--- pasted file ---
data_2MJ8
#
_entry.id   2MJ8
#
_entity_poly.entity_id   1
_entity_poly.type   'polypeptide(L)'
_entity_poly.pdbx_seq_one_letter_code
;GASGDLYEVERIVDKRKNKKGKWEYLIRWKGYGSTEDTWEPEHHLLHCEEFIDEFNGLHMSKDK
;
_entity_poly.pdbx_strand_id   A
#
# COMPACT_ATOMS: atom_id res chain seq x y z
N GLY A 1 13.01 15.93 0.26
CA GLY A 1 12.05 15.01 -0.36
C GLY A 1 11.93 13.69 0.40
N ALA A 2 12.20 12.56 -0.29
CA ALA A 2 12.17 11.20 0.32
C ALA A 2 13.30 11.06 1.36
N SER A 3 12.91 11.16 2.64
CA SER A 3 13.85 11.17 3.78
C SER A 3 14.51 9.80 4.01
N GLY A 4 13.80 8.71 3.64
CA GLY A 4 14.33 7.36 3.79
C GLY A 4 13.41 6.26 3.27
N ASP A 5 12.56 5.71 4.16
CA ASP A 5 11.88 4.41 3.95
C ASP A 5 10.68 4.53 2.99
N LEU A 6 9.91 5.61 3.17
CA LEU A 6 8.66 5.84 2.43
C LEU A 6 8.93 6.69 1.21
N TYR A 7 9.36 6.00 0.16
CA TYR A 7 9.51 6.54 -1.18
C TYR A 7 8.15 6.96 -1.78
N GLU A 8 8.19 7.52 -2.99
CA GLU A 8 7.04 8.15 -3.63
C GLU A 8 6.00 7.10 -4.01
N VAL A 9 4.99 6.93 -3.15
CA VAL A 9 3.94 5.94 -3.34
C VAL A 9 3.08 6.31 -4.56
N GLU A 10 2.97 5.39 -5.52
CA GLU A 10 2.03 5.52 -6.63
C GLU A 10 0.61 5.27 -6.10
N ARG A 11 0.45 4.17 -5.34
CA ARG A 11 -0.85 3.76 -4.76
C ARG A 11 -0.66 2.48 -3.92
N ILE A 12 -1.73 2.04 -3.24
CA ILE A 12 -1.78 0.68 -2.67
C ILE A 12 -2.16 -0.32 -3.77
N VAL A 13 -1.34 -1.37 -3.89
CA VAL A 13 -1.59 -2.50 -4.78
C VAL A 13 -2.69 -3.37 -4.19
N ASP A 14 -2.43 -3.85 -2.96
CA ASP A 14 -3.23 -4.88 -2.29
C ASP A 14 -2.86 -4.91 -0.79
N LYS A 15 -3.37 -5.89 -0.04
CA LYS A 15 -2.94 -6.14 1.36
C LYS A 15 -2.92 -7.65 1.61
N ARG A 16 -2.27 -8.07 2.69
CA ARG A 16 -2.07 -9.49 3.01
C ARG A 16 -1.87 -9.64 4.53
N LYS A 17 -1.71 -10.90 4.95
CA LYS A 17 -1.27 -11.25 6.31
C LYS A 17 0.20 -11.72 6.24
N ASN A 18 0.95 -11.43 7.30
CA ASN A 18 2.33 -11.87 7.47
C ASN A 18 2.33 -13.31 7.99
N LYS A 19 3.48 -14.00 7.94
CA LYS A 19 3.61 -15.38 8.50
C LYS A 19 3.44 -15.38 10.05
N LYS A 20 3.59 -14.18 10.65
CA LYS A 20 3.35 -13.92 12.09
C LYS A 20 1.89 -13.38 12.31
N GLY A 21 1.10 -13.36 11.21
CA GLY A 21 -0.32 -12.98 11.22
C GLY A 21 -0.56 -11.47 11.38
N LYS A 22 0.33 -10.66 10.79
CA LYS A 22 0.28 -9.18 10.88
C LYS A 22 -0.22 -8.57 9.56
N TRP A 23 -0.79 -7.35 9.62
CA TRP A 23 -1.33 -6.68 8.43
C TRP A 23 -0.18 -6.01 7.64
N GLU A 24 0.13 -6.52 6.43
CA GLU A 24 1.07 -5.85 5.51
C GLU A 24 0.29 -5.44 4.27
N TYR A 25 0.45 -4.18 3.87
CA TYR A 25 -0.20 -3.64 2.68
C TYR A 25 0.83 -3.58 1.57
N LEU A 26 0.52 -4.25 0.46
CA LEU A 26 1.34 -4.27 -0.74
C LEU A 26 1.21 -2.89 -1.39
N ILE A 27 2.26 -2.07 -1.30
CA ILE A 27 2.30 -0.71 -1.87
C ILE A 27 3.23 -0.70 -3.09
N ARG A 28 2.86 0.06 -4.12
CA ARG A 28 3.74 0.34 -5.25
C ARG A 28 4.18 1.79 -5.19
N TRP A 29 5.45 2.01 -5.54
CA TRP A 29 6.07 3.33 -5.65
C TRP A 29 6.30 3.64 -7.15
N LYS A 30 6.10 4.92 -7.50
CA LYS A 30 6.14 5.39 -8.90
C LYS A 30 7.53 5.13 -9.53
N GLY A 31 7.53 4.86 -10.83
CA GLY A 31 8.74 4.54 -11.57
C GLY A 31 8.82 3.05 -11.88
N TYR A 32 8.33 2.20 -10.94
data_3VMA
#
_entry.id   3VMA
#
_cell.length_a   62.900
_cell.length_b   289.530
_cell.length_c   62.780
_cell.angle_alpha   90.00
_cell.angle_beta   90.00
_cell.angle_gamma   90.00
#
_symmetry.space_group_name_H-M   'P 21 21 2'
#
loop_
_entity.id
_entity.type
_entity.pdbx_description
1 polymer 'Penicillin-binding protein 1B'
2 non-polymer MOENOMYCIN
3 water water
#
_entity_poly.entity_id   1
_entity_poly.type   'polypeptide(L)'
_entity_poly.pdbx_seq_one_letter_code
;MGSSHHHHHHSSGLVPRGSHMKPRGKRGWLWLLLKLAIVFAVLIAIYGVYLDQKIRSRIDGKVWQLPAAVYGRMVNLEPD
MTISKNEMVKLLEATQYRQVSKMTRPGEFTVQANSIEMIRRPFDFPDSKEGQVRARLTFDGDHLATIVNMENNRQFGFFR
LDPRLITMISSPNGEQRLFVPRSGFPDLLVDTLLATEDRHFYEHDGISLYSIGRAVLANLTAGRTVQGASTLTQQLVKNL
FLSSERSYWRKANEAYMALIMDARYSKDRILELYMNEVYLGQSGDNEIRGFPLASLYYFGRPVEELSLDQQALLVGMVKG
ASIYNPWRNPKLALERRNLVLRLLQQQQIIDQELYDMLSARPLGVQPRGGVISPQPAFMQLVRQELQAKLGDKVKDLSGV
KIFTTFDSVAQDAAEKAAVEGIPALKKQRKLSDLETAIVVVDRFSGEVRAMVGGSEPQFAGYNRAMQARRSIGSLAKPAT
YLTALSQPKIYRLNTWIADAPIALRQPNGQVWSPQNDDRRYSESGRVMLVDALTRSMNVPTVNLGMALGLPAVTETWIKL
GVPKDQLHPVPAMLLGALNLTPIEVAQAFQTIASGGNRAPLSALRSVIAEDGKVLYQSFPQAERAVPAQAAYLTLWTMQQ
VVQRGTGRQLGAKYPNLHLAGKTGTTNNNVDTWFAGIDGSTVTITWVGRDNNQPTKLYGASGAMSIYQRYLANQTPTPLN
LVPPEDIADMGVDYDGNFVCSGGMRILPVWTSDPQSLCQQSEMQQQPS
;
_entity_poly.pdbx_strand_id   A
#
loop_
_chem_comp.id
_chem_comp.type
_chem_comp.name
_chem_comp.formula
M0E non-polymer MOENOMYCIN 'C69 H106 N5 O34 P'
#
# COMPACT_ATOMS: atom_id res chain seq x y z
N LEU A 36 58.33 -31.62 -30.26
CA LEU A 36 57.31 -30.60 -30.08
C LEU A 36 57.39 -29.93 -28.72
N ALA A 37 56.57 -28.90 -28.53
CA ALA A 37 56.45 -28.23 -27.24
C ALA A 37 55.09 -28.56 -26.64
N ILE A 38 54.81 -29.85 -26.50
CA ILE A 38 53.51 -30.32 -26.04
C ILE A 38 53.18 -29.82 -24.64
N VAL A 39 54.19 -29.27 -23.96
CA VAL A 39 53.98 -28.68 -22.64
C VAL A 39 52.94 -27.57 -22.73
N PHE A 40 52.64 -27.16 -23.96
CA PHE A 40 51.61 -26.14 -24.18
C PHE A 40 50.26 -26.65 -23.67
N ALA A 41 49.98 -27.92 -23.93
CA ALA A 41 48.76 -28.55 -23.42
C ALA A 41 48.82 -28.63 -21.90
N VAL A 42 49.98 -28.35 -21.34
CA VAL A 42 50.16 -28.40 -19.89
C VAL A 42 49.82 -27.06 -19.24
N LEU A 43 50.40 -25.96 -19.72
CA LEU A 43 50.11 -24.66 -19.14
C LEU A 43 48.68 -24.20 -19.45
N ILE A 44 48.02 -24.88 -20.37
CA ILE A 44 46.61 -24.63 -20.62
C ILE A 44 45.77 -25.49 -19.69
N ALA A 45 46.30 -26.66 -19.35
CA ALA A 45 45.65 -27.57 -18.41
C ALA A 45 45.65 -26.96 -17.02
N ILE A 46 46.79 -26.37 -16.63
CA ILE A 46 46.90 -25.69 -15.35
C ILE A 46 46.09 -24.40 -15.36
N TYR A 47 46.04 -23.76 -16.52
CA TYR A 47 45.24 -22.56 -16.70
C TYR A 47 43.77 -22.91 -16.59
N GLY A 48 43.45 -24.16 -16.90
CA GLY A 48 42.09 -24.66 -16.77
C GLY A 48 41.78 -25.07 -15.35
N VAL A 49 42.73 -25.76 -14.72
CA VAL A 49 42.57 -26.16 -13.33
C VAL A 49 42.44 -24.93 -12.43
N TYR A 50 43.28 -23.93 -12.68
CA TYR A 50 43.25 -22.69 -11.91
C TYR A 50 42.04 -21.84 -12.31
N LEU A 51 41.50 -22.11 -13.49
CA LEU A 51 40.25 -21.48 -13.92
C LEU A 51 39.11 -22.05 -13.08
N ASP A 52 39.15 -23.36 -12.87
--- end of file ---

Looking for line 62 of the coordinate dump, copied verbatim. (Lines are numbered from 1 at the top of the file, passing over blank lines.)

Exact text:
CA LYS A 17 -1.27 -11.25 6.31